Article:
NTSB Highlights The Fire Hazards Of Oily Rags On Vessels

The National Transportation Safety Board highlighted Tuesday the fire hazards of improperly stored oily rags on vessels, following an investigation into a fire aboard a yacht last year in Washington.

On July 15, 2022, the recreational yacht Pegasus caught fire while moored at the Peninsula Yacht Basin in Gig Harbor, Washington. The fire burned for about an hour before it was reported. By the time firefighters arrived, the fire had engulfed the aft section of the yacht. The Pegasus, valued at about $1.5 million, was declared a total loss. No injuries were reported.

Recreational yacht Pegasus before the fire
Recreational yacht Pegasus before the fire. (Source: Vessel Owner)

NTSB determined the fire aboard the Pegasus was caused by spontaneous combustion due to the self-heating of used oil-soaked rags that had been improperly disposed of. The day before the fire a bag with rags soaked with a raw-linseed-oil product was left under a table on the aft deck.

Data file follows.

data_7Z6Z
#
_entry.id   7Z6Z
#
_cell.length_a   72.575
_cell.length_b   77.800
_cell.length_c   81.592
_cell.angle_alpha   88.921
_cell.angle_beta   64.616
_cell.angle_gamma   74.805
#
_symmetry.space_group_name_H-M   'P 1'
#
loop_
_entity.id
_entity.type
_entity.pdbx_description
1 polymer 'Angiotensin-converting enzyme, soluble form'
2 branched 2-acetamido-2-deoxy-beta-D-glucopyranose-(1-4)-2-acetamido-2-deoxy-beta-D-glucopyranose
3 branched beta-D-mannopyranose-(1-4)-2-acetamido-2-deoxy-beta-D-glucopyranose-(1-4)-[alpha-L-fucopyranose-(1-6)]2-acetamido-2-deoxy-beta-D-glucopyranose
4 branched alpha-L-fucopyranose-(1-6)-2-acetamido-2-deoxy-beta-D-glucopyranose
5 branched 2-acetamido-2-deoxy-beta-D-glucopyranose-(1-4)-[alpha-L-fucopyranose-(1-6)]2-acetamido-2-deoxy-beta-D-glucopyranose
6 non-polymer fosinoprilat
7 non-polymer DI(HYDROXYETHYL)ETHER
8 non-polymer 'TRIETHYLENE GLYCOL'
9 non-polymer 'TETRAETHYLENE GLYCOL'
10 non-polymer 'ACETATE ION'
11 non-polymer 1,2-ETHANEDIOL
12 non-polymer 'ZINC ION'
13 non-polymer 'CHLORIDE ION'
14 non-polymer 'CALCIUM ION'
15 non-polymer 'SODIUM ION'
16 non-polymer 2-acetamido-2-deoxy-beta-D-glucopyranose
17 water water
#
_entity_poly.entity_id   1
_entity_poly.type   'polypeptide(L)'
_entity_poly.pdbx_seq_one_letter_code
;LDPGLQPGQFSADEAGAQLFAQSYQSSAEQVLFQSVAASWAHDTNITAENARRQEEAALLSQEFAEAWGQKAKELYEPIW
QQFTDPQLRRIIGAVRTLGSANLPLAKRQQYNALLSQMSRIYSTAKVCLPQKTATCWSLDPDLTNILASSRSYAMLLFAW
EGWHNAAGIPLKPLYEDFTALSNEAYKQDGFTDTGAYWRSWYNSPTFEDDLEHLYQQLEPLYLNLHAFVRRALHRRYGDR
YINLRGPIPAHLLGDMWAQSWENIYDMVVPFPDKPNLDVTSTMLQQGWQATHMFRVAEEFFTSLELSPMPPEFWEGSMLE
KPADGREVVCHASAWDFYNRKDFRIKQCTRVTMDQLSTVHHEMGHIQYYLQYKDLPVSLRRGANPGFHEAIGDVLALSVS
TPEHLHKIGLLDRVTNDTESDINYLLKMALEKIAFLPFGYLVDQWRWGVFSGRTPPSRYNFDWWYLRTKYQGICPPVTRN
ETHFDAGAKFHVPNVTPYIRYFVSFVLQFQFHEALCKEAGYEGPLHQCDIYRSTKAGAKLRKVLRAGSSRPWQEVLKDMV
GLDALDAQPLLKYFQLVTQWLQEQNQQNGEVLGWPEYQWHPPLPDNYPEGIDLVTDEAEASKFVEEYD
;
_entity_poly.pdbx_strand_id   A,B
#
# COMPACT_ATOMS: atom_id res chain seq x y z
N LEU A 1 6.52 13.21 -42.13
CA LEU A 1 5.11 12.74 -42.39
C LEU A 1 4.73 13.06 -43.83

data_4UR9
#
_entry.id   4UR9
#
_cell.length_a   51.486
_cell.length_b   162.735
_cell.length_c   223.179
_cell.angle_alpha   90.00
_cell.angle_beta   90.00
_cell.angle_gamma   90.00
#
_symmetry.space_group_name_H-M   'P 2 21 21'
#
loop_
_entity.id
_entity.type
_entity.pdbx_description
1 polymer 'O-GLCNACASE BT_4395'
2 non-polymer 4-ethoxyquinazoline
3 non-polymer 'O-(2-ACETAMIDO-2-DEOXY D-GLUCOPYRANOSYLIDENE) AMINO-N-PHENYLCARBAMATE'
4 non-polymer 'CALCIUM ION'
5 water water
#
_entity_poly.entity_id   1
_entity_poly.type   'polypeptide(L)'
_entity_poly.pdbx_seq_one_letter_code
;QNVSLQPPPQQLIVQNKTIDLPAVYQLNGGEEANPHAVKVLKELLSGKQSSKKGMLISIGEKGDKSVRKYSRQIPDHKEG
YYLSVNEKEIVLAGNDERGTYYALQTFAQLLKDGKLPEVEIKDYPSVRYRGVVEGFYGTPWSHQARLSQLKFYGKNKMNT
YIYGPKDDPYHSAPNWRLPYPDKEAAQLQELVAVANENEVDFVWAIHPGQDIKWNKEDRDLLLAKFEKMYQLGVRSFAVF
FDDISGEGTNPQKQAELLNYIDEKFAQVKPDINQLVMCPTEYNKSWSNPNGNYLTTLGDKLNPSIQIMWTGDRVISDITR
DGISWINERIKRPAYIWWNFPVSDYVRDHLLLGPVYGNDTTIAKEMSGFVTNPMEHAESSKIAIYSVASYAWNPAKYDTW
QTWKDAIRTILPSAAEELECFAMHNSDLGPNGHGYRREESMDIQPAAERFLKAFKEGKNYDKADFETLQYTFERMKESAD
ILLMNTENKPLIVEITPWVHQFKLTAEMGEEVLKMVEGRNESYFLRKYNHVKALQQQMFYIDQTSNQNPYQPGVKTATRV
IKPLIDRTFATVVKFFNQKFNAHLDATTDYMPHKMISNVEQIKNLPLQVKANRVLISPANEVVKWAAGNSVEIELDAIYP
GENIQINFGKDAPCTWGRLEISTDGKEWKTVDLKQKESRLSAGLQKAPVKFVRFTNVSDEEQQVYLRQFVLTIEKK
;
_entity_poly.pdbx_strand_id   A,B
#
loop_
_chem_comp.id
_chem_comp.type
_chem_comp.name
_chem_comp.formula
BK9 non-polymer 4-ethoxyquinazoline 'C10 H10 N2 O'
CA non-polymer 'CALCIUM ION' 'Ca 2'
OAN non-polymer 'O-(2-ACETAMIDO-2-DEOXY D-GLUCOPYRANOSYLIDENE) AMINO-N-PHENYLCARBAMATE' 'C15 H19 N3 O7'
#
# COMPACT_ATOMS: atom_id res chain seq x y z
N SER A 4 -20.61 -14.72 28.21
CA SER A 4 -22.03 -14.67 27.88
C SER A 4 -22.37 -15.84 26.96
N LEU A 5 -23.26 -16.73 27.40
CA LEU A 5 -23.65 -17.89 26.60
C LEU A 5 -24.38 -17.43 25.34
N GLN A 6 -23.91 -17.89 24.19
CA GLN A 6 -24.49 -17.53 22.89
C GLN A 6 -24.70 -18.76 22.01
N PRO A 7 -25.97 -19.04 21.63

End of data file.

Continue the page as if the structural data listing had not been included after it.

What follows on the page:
“Rags soaked with oil-based finishes, which are commonly used for painting and refinishing, pose a fire hazard if stored improperly,” the NTSB report said. “Because they generate heat as they dry, oily rags that are piled up, put together in a trash can, or bagged do not allow the heat to escape, creating a high risk for spontaneous combustion.”

To prevent a fire, mariners using oil-based products (or any chemical product) should carefully follow the manufacturer’s instructions for cleanup and disposal of rags, steel wool, brushes and other applicators.

Marine Investigation Report 23-11 is available online.

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